Don’t underestimate the power of the dark side: Understanding the dark zone in B cell differentiation

Scientists at MDC have revealed the importance of a transcription factor pathway in B cell maturation. The activation of mature B cells is required for normal immune system function but errors in the process can cause cancer. “The transcription factor FOXO1 was the main focus of our analyses,” reports Dr Sandrine Sander, “and we found that it is a key element in B cell-mediated immune responses.”

B cells are white blood cells that produce antibodies to fight infections. When the immune system recognises a foreign target, B cells are activated. The maturing B cells form a germinal centre in lymphoid tissues such as the spleen or tonsils. Here they undergo a germinal centre reaction, where the B cells modify their genome so that they can generate antibodies that efficiently combat a specific infection.

Normal germinal center reaction in the spleen of control animals (left): after antigen contact B cells differentiate in germinal center B cells (red) which are surrounded by naive B cells (green). Within the germinal center the “dark zone” and “light zone” characterized by antigen-presenting cells (blue) can be clearly separated. Disturbed germinal center formation upon FOXO1 ablation (right): In FOXO1-deficient mice, the “dark zone” is lost and antigen-presenting cells (blue) are scattered throughout the germinal center. Figure: Research Group of Klaus Rajewsky/MDC

Dr Sander and her colleagues from Prof Klaus Rajewsky’s group at MDC are interested in how B cells respond to pathogens, including the mechanisms of germinal centre development. In a recent study the scientists focused on the transcription factor FOXO1 and how it contributes to B cell differentiation in the germinal centre. They investigated FOXO1 because it is frequently mutated in patients suffering from certain cancers – lymphomas originating from germinal-centre B cells.

To investigate the role of FOXO1 in B cell maturation, the researchers studied mice where the FOXO1 gene was specifically deleted in germinal-centre B cells. This allowed them to work out how FOXO1 affects the development of these cells. They inspected the lymphoid tissues of the mice and found that germinal centres formed, but had an abnormal structure. The germinal centres lacked the usual 'dark' zone, which gets its name because it is so densely packed with dividing B cells that it looks dark under a microscope.

“We demonstrated that FOXO1 is a key element for the formation of the dark zone which means it is decisively involved in immune defence,” Dr Sander and Prof Rajewsky emphasise.

Germinal centres normally have two zones with separate functions. The dark zone is where maturing B cells undergo gene mutations that modify their antigen receptors – the molecules they produce to bind to foreign targets. The light zone selects the B cells that bind most tightly and specifically to the target.

The mutations introduced in the dark zone are important because they produce a wide range of B cells that have the best chance of binding tightly to an antigen. The tightest binders are selected because they can fight the infection most efficiently. B cells that don’t bind to the antigen either die or undergo further rounds of mutation. “It’s like Darwinian evolution on a cellular level,” explain Dr Andrew Franklin and Robin Graf, who are coauthors of the study.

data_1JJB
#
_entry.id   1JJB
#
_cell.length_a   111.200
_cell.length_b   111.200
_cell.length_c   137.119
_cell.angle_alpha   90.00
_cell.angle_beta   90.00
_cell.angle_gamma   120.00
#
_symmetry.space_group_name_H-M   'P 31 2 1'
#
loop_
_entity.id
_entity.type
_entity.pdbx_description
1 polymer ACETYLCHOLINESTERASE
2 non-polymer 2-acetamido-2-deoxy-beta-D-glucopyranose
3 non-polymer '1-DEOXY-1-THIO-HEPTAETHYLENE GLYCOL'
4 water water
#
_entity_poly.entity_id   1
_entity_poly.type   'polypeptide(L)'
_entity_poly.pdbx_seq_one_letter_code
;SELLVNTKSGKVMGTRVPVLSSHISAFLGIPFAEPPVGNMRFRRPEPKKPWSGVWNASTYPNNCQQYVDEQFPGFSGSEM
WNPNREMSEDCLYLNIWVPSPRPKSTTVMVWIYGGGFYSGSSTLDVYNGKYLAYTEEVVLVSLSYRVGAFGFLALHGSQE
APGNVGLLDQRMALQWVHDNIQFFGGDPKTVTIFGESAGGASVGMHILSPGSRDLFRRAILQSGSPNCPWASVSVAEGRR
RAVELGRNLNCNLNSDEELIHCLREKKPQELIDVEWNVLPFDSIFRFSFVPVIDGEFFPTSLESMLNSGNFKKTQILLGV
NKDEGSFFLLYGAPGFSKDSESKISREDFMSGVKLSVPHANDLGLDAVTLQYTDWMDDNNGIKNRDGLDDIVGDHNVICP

Without FOXO1 both mutation and selection are far less efficient. A lack of FOXO1 also affects a process called class switching to the point where the process is almost eliminated. Class switching is needed to produce antibodies with diverse functional classes. These classes have different roles in the immune system such as working in certain parts of the body or fighting particular pathogen types.

The MDC researchers published their work in the journal Immunity where it appeared alongside a paper from a US university that showed similar results. The journal celebrated the important new insights from the two research groups with an artist's impression of B cell maturation on the journal cover. The cover shows B cells as Alice in Wonderland wondering whether to go down the rabbit hole into the dark zone of the germinal centre. FOXO1 is depicted as a lamp, lighting the way into the dark zone.

In the future, the researchers will focus on how FOXO1 is involved in the early development of lymphomas, since this study has made it clear that the transcription factor plays an important role in the normal germinal centre reaction. It is also known that lymphomas derived from the germinal centre often carry activating mutations of FOXO1.

Sandrine Sander, Van Trung Chu, Tomoharu Yasuda, Andrew Franklin, Robin Graf, Dinis Pedro Calado, Shuang Li, Koshi Imami, Matthias Selbach, Michela Di Virgilio, Lars Bullinger, Klaus Rajewsky (2015): „PI3 Kinase and FOXO1 Transcription Factor Activity Differentially Control B Cells in the Germinal Center Light and Dark Zones.“ Immunity 43, 1075-86. doi:10.1016/j.immuni.2015.10.021